Upper Endoscopy (EGD)
Upper endoscopy refers to a special technique of looking inside the upper portions of the digestive system. Also known as Esophagogastroduodenoscopy or EGD, this procedure allows your doctor to see inside of the esophagus, stomach, and duodenum or beginning of the small intestine. Patients who have symptoms of severe or unexplained heartburn, nausea, vomiting, bleeding, abdominal pain, difficulty swallowing or chest pain may be asked to undergo this procedure to better understand and treat these problems.
Your doctor performs the procedure by using an endoscope. The instrument is a long, thin, flexible tube with a tiny video camera and light on the end. By adjusting the various controls on the endoscope, the gastroenterologist can safely guide the instrument and carefully examine the lining of the upper digestive system. Most patients will receive deep sedation by an anesthesia specialist so that you will be asleep and free of discomfort during your procedure.
The high-quality images from the endoscope are shown on a TV monitor and gives your doctor a clear, detailed view of the esophagus, stomach and small intestine. In many cases, upper GI endoscopy is a more precise examination than x-ray studies. In addition, small instruments can be passed through an opening on the endoscope to obtain tissue samples, coagulate (stop) bleeding sites, dilate or stretch a narrowed area, or perform other treatments.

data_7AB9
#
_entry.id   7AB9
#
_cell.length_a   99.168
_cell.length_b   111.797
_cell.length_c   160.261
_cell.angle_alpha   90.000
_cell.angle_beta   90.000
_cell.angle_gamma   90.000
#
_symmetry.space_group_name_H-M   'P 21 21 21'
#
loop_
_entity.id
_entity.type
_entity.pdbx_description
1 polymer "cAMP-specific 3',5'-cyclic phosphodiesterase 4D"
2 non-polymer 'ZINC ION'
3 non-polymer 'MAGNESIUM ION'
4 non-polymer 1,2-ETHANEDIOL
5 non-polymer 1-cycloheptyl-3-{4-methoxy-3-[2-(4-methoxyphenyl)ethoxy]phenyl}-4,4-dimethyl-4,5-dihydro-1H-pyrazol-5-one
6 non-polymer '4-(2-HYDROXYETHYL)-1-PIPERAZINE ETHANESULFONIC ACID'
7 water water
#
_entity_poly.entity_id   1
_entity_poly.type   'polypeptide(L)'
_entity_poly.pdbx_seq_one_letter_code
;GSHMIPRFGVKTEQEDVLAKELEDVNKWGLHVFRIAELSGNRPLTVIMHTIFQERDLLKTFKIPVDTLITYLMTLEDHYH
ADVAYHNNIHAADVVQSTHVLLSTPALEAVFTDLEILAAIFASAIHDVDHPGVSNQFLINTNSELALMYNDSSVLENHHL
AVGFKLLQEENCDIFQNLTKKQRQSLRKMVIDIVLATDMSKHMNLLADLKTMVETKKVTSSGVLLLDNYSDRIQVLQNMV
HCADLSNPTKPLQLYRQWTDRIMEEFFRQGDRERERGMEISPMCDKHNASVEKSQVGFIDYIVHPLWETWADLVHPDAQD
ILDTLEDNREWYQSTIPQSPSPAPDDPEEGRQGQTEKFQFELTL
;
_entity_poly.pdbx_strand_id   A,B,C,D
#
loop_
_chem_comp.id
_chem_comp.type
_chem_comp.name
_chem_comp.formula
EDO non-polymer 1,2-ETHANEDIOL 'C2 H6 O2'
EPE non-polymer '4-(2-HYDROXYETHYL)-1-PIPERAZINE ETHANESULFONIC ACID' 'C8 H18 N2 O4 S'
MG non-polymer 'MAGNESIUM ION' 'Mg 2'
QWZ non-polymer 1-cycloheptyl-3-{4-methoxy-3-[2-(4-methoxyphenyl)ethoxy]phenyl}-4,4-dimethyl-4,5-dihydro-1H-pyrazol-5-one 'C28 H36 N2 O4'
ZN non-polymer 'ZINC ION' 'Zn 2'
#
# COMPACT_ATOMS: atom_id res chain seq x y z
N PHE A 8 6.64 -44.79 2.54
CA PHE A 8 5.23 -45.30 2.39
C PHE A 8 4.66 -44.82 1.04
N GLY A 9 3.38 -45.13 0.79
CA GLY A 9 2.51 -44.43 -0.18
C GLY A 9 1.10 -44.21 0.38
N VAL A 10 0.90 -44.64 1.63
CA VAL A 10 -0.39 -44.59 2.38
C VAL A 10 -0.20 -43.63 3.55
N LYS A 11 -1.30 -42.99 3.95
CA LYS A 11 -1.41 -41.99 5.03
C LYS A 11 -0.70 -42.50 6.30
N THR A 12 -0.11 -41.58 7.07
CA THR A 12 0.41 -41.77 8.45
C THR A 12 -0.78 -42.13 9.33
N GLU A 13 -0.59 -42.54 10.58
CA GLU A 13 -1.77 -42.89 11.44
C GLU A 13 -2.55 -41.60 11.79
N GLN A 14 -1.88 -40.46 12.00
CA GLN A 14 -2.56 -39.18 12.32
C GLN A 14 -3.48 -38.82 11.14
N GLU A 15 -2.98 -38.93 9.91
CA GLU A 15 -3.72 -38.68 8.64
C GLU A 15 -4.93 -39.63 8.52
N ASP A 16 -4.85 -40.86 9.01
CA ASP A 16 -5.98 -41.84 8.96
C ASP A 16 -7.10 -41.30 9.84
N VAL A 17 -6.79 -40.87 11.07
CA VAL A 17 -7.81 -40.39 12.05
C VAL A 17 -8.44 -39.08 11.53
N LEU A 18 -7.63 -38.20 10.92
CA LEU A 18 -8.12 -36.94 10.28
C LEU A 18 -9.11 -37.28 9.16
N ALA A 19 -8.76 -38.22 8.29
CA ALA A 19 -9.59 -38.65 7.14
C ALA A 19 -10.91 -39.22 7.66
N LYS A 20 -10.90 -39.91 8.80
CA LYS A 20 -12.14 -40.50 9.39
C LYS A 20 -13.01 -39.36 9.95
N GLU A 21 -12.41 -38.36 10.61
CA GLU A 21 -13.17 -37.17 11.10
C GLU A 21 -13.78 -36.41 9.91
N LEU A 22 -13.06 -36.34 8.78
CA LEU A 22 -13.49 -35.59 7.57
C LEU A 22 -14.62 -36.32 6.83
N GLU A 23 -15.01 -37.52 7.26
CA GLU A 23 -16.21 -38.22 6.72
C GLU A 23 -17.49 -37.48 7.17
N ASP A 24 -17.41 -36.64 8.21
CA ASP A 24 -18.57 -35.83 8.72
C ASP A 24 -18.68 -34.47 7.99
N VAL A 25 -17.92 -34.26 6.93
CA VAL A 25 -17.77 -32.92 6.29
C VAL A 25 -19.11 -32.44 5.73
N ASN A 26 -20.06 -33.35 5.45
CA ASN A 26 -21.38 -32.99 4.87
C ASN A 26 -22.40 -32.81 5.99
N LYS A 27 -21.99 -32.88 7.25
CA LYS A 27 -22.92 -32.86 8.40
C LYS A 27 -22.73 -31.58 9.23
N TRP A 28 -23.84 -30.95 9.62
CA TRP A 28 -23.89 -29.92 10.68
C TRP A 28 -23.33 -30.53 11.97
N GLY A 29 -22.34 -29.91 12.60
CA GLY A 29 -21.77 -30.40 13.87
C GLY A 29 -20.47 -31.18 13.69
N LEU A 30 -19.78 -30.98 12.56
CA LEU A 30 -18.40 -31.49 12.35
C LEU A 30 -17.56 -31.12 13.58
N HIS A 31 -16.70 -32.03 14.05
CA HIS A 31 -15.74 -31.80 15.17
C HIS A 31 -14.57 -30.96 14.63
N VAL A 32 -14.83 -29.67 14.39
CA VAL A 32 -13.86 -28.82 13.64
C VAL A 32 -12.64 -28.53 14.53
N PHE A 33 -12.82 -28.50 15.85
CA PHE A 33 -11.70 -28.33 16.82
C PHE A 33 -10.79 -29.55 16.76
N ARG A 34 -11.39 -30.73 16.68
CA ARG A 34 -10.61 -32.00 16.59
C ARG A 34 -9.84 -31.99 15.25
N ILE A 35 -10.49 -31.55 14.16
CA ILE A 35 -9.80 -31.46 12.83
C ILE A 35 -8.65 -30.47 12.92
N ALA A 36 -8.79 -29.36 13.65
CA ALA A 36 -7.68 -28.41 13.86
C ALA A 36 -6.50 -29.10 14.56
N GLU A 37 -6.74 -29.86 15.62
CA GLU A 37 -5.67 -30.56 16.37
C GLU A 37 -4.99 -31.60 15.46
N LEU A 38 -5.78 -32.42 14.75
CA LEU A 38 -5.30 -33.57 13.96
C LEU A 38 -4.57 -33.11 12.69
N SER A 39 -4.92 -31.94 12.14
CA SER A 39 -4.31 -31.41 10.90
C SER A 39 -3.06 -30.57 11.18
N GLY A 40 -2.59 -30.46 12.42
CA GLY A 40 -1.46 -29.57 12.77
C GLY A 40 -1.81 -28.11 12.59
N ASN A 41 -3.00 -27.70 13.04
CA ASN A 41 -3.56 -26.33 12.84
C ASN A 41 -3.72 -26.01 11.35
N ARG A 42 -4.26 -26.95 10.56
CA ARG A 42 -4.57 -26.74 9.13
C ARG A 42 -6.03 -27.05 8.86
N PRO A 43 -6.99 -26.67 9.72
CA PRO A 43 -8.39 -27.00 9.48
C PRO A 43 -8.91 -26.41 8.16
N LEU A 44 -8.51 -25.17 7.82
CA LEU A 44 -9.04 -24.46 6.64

The procedure is very safe and typically takes 15-20 minutes to complete. Complications may occur but are extremely rare. These can include reactions to the anesthesia or injury to the intestinal tract. Our practice performs well over 10,000 procedures annually with a long track record of providing high quality gastrointestinal care at the highest level of safety possible.